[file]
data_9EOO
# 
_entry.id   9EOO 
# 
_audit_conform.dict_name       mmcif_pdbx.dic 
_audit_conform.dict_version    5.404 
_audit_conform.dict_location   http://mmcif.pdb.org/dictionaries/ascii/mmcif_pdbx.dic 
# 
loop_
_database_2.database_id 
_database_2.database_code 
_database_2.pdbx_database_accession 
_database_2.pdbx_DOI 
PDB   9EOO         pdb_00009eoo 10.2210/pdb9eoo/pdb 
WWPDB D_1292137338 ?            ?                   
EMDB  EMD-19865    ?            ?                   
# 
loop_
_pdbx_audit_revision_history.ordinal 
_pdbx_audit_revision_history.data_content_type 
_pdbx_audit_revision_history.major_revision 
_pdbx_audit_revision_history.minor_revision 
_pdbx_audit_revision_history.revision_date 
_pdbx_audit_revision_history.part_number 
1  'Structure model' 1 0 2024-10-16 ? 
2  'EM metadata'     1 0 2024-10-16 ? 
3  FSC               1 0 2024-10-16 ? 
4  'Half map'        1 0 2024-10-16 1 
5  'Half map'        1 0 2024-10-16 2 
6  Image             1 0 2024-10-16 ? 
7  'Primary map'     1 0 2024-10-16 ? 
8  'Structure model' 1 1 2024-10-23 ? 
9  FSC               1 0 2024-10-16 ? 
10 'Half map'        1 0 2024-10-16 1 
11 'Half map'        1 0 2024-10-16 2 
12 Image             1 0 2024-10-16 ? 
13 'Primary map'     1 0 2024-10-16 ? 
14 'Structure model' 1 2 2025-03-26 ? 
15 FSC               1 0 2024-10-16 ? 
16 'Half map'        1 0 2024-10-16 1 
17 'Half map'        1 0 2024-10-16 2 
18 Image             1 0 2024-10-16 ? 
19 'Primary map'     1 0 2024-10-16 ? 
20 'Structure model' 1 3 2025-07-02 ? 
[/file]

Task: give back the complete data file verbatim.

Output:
data_9EOO
# 
_entry.id   9EOO 
# 
_audit_conform.dict_name       mmcif_pdbx.dic 
_audit_conform.dict_version    5.404 
_audit_conform.dict_location   http://mmcif.pdb.org/dictionaries/ascii/mmcif_pdbx.dic 
# 
loop_
_database_2.database_id 
_database_2.database_code 
_database_2.pdbx_database_accession 
_database_2.pdbx_DOI 
PDB   9EOO         pdb_00009eoo 10.2210/pdb9eoo/pdb 
WWPDB D_1292137338 ?            ?                   
EMDB  EMD-19865    ?            ?                   
# 
loop_
_pdbx_audit_revision_history.ordinal 
_pdbx_audit_revision_history.data_content_type 
_pdbx_audit_revision_history.major_revision 
_pdbx_audit_revision_history.minor_revision 
_pdbx_audit_revision_history.revision_date 
_pdbx_audit_revision_history.part_number 
1  'Structure model' 1 0 2024-10-16 ? 
2  'EM metadata'     1 0 2024-10-16 ? 
3  FSC               1 0 2024-10-16 ? 
4  'Half map'        1 0 2024-10-16 1 
5  'Half map'        1 0 2024-10-16 2 
6  Image             1 0 2024-10-16 ? 
7  'Primary map'     1 0 2024-10-16 ? 
8  'Structure model' 1 1 2024-10-23 ? 
9  FSC               1 0 2024-10-16 ? 
10 'Half map'        1 0 2024-10-16 1 
11 'Half map'        1 0 2024-10-16 2 
12 Image             1 0 2024-10-16 ? 
13 'Primary map'     1 0 2024-10-16 ? 
14 'Structure model' 1 2 2025-03-26 ? 
15 FSC               1 0 2024-10-16 ? 
16 'Half map'        1 0 2024-10-16 1 
17 'Half map'        1 0 2024-10-16 2 
18 Image             1 0 2024-10-16 ? 
19 'Primary map'     1 0 2024-10-16 ? 
20 'Structure model' 1 3 2025-07-02 ? 